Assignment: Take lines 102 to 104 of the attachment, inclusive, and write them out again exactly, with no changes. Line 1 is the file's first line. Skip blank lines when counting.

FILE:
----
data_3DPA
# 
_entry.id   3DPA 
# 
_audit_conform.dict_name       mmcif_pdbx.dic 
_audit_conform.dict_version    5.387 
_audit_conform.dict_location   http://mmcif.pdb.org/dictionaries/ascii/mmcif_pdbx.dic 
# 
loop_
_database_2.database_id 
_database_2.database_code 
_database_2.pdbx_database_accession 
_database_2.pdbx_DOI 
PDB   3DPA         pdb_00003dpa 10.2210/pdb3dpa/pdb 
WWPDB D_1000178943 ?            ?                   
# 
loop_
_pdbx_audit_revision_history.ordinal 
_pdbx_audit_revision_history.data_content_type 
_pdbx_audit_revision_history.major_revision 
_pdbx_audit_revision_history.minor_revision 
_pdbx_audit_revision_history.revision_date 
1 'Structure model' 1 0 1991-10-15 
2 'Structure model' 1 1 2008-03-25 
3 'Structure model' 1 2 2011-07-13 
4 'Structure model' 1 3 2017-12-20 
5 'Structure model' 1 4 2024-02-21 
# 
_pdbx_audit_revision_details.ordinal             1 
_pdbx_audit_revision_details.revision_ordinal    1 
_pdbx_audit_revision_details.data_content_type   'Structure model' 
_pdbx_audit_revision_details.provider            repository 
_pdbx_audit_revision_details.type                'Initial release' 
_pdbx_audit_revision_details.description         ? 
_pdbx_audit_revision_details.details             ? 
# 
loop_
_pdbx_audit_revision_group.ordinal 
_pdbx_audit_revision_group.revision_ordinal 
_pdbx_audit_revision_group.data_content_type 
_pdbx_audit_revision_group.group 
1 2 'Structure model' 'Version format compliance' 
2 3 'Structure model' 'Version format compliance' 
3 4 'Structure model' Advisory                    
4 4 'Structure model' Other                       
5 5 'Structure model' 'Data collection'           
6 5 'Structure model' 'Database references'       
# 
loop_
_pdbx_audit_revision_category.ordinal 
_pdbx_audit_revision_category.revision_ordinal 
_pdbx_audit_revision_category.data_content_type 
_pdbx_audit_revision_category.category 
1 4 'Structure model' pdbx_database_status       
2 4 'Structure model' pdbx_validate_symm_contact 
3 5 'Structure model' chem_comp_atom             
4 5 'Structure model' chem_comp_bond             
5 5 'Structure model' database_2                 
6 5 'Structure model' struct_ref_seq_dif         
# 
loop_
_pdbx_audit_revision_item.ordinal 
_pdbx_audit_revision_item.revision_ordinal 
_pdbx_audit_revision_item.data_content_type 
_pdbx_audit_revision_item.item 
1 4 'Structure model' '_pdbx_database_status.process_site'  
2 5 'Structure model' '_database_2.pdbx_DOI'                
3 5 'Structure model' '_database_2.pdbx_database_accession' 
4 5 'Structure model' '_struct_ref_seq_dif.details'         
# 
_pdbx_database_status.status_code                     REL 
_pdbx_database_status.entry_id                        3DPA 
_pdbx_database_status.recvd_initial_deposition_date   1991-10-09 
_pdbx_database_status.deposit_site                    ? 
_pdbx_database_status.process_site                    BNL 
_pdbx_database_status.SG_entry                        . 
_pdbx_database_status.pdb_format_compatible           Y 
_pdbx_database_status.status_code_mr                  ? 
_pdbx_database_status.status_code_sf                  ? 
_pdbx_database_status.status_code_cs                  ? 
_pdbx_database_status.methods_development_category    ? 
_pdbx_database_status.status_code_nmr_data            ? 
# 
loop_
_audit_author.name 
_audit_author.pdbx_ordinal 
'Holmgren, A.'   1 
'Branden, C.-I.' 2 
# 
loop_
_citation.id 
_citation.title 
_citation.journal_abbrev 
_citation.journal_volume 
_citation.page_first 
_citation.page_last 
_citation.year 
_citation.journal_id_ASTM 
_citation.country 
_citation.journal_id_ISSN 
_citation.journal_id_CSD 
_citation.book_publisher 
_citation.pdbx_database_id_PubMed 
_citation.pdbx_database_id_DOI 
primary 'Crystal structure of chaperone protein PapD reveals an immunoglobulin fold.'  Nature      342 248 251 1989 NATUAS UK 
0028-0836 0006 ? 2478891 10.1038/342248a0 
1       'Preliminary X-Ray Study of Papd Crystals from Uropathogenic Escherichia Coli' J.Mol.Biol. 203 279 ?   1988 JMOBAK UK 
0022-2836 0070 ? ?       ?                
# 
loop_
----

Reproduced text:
_citation.book_publisher 
_citation.pdbx_database_id_PubMed 
_citation.pdbx_database_id_DOI 